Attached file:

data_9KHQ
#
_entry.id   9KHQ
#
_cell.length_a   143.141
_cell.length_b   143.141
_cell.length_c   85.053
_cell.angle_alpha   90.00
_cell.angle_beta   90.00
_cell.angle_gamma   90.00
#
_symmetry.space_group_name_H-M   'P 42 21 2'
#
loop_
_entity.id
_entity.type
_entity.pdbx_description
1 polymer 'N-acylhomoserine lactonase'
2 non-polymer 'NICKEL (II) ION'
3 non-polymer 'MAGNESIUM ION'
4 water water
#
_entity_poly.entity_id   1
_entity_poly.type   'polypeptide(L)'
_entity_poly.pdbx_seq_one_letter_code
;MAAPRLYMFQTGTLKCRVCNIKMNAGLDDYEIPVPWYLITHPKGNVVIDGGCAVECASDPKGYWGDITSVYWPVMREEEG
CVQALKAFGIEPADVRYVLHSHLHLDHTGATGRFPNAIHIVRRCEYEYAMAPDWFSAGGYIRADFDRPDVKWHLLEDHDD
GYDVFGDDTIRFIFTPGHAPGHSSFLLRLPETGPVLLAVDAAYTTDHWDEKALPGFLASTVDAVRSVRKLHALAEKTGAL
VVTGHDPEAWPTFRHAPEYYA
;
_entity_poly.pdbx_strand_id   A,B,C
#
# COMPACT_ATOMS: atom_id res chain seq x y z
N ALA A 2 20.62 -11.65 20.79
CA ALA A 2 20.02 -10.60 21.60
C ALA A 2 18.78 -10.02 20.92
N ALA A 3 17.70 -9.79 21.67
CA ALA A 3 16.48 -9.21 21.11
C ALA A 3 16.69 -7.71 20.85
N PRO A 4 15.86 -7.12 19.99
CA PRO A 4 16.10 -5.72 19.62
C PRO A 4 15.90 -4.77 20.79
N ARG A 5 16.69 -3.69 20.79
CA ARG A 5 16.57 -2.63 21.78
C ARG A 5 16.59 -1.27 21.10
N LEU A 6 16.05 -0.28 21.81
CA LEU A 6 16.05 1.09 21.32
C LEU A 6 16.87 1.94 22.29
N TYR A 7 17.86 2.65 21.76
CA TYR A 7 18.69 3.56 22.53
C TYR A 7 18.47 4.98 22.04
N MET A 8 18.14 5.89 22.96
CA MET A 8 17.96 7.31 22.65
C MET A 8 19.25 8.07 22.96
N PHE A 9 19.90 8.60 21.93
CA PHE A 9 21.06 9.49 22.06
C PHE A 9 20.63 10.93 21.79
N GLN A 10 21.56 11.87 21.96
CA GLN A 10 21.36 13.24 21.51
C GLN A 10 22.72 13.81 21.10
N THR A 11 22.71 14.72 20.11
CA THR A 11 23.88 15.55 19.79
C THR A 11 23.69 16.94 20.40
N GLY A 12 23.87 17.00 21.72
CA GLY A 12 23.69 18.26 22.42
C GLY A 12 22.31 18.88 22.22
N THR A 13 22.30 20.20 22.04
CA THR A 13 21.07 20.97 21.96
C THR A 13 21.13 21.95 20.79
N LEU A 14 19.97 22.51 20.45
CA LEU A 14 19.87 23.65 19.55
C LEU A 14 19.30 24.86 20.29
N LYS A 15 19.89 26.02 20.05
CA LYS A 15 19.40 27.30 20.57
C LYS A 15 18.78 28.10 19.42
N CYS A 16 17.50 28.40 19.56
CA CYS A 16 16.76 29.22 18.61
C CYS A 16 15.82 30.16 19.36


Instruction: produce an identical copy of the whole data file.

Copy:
data_9KHQ
#
_entry.id   9KHQ
#
_cell.length_a   143.141
_cell.length_b   143.141
_cell.length_c   85.053
_cell.angle_alpha   90.00
_cell.angle_beta   90.00
_cell.angle_gamma   90.00
#
_symmetry.space_group_name_H-M   'P 42 21 2'
#
loop_
_entity.id
_entity.type
_entity.pdbx_description
1 polymer 'N-acylhomoserine lactonase'
2 non-polymer 'NICKEL (II) ION'
3 non-polymer 'MAGNESIUM ION'
4 water water
#
_entity_poly.entity_id   1
_entity_poly.type   'polypeptide(L)'
_entity_poly.pdbx_seq_one_letter_code
;MAAPRLYMFQTGTLKCRVCNIKMNAGLDDYEIPVPWYLITHPKGNVVIDGGCAVECASDPKGYWGDITSVYWPVMREEEG
CVQALKAFGIEPADVRYVLHSHLHLDHTGATGRFPNAIHIVRRCEYEYAMAPDWFSAGGYIRADFDRPDVKWHLLEDHDD
GYDVFGDDTIRFIFTPGHAPGHSSFLLRLPETGPVLLAVDAAYTTDHWDEKALPGFLASTVDAVRSVRKLHALAEKTGAL
VVTGHDPEAWPTFRHAPEYYA
;
_entity_poly.pdbx_strand_id   A,B,C
#
# COMPACT_ATOMS: atom_id res chain seq x y z
N ALA A 2 20.62 -11.65 20.79
CA ALA A 2 20.02 -10.60 21.60
C ALA A 2 18.78 -10.02 20.92
N ALA A 3 17.70 -9.79 21.67
CA ALA A 3 16.48 -9.21 21.11
C ALA A 3 16.69 -7.71 20.85
N PRO A 4 15.86 -7.12 19.99
CA PRO A 4 16.10 -5.72 19.62
C PRO A 4 15.90 -4.77 20.79
N ARG A 5 16.69 -3.69 20.79
CA ARG A 5 16.57 -2.63 21.78
C ARG A 5 16.59 -1.27 21.10
N LEU A 6 16.05 -0.28 21.81
CA LEU A 6 16.05 1.09 21.32
C LEU A 6 16.87 1.94 22.29
N TYR A 7 17.86 2.65 21.76
CA TYR A 7 18.69 3.56 22.53
C TYR A 7 18.47 4.98 22.04
N MET A 8 18.14 5.89 22.96
CA MET A 8 17.96 7.31 22.65
C MET A 8 19.25 8.07 22.96
N PHE A 9 19.90 8.60 21.93
CA PHE A 9 21.06 9.49 22.06
C PHE A 9 20.63 10.93 21.79
N GLN A 10 21.56 11.87 21.96
CA GLN A 10 21.36 13.24 21.51
C GLN A 10 22.72 13.81 21.10
N THR A 11 22.71 14.72 20.11
CA THR A 11 23.88 15.55 19.79
C THR A 11 23.69 16.94 20.40
N GLY A 12 23.87 17.00 21.72
CA GLY A 12 23.69 18.26 22.42
C GLY A 12 22.31 18.88 22.22
N THR A 13 22.30 20.20 22.04
CA THR A 13 21.07 20.97 21.96
C THR A 13 21.13 21.95 20.79
N LEU A 14 19.97 22.51 20.45
CA LEU A 14 19.87 23.65 19.55
C LEU A 14 19.30 24.86 20.29
N LYS A 15 19.89 26.02 20.05
CA LYS A 15 19.40 27.30 20.57
C LYS A 15 18.78 28.10 19.42
N CYS A 16 17.50 28.40 19.56
CA CYS A 16 16.76 29.22 18.61
C CYS A 16 15.82 30.16 19.36